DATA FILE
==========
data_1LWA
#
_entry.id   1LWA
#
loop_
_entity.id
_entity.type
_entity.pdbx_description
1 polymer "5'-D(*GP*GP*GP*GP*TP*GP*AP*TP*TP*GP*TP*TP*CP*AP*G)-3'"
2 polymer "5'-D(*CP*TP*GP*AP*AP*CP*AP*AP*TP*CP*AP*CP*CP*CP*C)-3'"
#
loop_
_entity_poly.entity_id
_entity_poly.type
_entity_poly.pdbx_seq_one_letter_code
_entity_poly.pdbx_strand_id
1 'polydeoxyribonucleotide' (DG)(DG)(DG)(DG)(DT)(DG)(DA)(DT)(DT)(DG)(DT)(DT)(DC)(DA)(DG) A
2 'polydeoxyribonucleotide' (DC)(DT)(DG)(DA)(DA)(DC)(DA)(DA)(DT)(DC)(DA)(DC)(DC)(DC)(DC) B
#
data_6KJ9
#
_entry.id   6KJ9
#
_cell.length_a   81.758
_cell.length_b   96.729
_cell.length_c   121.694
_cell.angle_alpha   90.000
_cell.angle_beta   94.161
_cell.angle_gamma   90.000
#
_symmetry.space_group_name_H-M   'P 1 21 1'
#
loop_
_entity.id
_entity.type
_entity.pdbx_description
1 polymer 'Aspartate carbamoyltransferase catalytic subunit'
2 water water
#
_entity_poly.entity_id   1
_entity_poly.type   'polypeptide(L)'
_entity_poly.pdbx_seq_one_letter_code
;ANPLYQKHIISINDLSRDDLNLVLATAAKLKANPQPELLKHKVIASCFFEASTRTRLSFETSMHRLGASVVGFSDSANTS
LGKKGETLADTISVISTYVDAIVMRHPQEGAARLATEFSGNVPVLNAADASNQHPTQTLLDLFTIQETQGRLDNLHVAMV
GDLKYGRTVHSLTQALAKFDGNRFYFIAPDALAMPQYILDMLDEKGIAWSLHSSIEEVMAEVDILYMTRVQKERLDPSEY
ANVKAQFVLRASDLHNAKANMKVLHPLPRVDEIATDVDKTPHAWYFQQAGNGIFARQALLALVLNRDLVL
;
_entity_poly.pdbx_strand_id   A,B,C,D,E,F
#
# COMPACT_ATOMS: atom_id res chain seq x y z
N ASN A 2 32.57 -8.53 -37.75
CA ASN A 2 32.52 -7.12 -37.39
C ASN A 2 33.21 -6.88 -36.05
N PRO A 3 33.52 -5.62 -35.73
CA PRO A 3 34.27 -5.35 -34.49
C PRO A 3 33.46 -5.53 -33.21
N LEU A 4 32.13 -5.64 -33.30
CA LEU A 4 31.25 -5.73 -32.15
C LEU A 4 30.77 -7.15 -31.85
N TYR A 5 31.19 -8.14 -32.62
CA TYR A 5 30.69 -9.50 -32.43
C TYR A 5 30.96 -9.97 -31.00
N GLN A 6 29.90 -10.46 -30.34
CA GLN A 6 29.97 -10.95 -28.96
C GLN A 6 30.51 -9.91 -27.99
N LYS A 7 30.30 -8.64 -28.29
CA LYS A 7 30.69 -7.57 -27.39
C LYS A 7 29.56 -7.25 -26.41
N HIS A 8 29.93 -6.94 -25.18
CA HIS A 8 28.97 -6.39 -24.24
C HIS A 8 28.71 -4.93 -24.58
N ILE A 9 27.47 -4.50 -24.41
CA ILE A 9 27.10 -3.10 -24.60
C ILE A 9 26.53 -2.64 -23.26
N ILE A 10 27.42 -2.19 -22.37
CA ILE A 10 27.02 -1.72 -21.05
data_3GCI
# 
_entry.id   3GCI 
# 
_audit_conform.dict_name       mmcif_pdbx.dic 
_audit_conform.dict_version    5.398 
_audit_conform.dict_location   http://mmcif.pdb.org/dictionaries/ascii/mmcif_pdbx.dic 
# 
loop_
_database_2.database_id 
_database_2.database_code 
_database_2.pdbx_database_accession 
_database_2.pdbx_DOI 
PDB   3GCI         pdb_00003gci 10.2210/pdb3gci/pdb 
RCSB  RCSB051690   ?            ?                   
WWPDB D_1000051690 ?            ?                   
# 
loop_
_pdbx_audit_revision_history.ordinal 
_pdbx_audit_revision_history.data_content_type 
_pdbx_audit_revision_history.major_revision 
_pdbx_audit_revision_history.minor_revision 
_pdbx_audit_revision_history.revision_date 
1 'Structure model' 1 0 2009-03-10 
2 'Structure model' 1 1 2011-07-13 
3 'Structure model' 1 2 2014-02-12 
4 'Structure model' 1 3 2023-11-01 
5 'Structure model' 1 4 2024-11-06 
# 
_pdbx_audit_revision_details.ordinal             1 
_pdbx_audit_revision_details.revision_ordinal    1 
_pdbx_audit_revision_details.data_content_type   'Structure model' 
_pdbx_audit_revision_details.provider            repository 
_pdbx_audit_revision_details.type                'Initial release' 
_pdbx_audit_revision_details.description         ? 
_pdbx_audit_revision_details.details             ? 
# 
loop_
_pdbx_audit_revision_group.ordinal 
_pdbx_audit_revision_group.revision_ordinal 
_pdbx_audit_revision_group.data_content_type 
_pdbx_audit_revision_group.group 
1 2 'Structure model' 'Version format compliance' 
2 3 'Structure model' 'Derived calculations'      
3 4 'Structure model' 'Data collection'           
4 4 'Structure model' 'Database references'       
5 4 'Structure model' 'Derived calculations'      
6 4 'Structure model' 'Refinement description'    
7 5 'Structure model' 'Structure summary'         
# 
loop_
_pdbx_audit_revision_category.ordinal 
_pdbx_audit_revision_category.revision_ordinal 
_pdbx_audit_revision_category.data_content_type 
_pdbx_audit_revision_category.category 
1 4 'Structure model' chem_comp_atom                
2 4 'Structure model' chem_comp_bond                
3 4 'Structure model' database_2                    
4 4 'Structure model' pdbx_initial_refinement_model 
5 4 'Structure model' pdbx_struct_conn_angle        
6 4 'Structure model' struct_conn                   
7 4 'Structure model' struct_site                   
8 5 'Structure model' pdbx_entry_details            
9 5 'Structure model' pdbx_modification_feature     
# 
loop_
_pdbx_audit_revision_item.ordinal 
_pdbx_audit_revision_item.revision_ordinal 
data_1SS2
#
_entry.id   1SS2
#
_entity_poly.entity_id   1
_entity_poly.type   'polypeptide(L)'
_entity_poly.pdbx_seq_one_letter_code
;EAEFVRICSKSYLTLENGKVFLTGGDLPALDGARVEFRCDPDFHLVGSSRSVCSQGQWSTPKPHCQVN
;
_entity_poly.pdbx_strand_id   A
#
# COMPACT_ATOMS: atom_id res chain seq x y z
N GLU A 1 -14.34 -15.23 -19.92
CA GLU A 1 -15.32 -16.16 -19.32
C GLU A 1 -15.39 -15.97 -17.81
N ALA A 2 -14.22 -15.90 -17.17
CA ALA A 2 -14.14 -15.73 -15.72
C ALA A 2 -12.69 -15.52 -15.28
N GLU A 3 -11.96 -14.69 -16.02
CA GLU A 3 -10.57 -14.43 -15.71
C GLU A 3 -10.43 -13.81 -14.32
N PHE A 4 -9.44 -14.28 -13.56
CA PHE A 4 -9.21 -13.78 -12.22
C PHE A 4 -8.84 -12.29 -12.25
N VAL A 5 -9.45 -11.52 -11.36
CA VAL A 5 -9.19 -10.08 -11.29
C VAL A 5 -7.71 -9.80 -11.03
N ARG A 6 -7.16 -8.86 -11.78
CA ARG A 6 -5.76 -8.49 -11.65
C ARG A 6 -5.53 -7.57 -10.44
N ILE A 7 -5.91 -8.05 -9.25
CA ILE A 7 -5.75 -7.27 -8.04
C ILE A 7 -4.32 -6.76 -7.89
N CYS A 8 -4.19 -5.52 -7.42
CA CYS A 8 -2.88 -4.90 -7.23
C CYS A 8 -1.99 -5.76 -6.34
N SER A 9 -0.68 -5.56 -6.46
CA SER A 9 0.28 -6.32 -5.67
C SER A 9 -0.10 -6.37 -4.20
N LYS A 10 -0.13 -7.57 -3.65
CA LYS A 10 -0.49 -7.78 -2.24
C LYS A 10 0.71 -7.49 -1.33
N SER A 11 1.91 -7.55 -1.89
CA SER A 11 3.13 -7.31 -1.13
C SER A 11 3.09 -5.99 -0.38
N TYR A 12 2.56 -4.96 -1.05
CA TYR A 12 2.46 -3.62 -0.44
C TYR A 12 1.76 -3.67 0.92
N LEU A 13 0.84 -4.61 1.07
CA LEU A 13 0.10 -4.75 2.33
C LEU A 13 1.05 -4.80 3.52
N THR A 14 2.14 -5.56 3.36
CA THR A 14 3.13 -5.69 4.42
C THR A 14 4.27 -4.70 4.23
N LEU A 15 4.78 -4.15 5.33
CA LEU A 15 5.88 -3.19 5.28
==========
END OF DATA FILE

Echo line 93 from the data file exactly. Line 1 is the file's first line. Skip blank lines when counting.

# 